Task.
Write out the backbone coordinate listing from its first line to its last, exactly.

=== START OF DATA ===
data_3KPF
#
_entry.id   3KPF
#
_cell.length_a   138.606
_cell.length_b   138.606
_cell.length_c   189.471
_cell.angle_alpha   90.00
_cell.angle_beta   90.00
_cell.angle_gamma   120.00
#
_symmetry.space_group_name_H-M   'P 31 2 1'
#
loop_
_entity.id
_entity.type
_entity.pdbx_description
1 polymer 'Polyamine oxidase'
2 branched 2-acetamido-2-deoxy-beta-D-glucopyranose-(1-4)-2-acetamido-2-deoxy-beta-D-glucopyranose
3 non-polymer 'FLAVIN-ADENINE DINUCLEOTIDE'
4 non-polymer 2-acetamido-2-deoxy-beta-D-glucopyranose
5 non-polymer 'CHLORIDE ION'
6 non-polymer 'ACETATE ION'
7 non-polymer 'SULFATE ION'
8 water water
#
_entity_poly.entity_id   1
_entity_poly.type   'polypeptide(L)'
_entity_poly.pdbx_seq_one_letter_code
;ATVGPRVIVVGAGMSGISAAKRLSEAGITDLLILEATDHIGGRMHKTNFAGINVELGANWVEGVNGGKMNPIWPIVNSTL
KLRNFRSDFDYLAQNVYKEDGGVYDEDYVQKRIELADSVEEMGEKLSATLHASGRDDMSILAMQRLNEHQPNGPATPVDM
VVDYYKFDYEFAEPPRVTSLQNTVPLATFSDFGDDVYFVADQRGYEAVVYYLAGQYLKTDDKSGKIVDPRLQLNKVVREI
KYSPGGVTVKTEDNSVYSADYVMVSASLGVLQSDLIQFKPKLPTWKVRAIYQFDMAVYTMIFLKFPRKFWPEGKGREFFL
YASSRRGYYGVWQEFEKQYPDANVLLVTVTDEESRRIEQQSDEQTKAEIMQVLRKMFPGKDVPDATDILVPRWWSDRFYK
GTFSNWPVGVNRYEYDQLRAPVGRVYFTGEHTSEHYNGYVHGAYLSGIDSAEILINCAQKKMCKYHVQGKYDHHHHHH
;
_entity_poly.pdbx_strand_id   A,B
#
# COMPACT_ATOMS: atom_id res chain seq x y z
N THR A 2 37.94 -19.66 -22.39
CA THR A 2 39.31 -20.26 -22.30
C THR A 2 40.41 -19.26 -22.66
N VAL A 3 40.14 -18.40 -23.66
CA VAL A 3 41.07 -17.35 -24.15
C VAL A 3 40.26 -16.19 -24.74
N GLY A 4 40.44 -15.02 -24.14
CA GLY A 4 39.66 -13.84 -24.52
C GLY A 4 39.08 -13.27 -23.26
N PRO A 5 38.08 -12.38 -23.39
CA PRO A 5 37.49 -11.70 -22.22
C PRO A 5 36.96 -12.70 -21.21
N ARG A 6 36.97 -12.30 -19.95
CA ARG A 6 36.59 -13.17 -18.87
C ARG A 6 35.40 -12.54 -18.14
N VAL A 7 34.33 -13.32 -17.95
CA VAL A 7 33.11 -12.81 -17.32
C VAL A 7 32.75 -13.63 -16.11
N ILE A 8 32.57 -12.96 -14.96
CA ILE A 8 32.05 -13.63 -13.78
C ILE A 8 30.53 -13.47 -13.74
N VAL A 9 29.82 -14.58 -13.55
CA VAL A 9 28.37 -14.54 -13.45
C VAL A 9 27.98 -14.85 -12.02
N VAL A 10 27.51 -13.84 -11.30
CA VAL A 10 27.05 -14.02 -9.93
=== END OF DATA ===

data_3KPF
#
_entry.id   3KPF
#
_cell.length_a   138.606
_cell.length_b   138.606
_cell.length_c   189.471
_cell.angle_alpha   90.00
_cell.angle_beta   90.00
_cell.angle_gamma   120.00
#
_symmetry.space_group_name_H-M   'P 31 2 1'
#
loop_
_entity.id
_entity.type
_entity.pdbx_description
1 polymer 'Polyamine oxidase'
2 branched 2-acetamido-2-deoxy-beta-D-glucopyranose-(1-4)-2-acetamido-2-deoxy-beta-D-glucopyranose
3 non-polymer 'FLAVIN-ADENINE DINUCLEOTIDE'
4 non-polymer 2-acetamido-2-deoxy-beta-D-glucopyranose
5 non-polymer 'CHLORIDE ION'
6 non-polymer 'ACETATE ION'
7 non-polymer 'SULFATE ION'
8 water water
#
_entity_poly.entity_id   1
_entity_poly.type   'polypeptide(L)'
_entity_poly.pdbx_seq_one_letter_code
;ATVGPRVIVVGAGMSGISAAKRLSEAGITDLLILEATDHIGGRMHKTNFAGINVELGANWVEGVNGGKMNPIWPIVNSTL
KLRNFRSDFDYLAQNVYKEDGGVYDEDYVQKRIELADSVEEMGEKLSATLHASGRDDMSILAMQRLNEHQPNGPATPVDM
VVDYYKFDYEFAEPPRVTSLQNTVPLATFSDFGDDVYFVADQRGYEAVVYYLAGQYLKTDDKSGKIVDPRLQLNKVVREI
KYSPGGVTVKTEDNSVYSADYVMVSASLGVLQSDLIQFKPKLPTWKVRAIYQFDMAVYTMIFLKFPRKFWPEGKGREFFL
YASSRRGYYGVWQEFEKQYPDANVLLVTVTDEESRRIEQQSDEQTKAEIMQVLRKMFPGKDVPDATDILVPRWWSDRFYK
GTFSNWPVGVNRYEYDQLRAPVGRVYFTGEHTSEHYNGYVHGAYLSGIDSAEILINCAQKKMCKYHVQGKYDHHHHHH
;
_entity_poly.pdbx_strand_id   A,B
#
# COMPACT_ATOMS: atom_id res chain seq x y z
N THR A 2 37.94 -19.66 -22.39
CA THR A 2 39.31 -20.26 -22.30
C THR A 2 40.41 -19.26 -22.66
N VAL A 3 40.14 -18.40 -23.66
CA VAL A 3 41.07 -17.35 -24.15
C VAL A 3 40.26 -16.19 -24.74
N GLY A 4 40.44 -15.02 -24.14
CA GLY A 4 39.66 -13.84 -24.52
C GLY A 4 39.08 -13.27 -23.26
N PRO A 5 38.08 -12.38 -23.39
CA PRO A 5 37.49 -11.70 -22.22
C PRO A 5 36.96 -12.70 -21.21
N ARG A 6 36.97 -12.30 -19.95
CA ARG A 6 36.59 -13.17 -18.87
C ARG A 6 35.40 -12.54 -18.14
N VAL A 7 34.33 -13.32 -17.95
CA VAL A 7 33.11 -12.81 -17.32
C VAL A 7 32.75 -13.63 -16.11
N ILE A 8 32.57 -12.96 -14.96
CA ILE A 8 32.05 -13.63 -13.78
C ILE A 8 30.53 -13.47 -13.74
N VAL A 9 29.82 -14.58 -13.55
CA VAL A 9 28.37 -14.54 -13.45
C VAL A 9 27.98 -14.85 -12.02
N VAL A 10 27.51 -13.84 -11.30
CA VAL A 10 27.05 -14.02 -9.93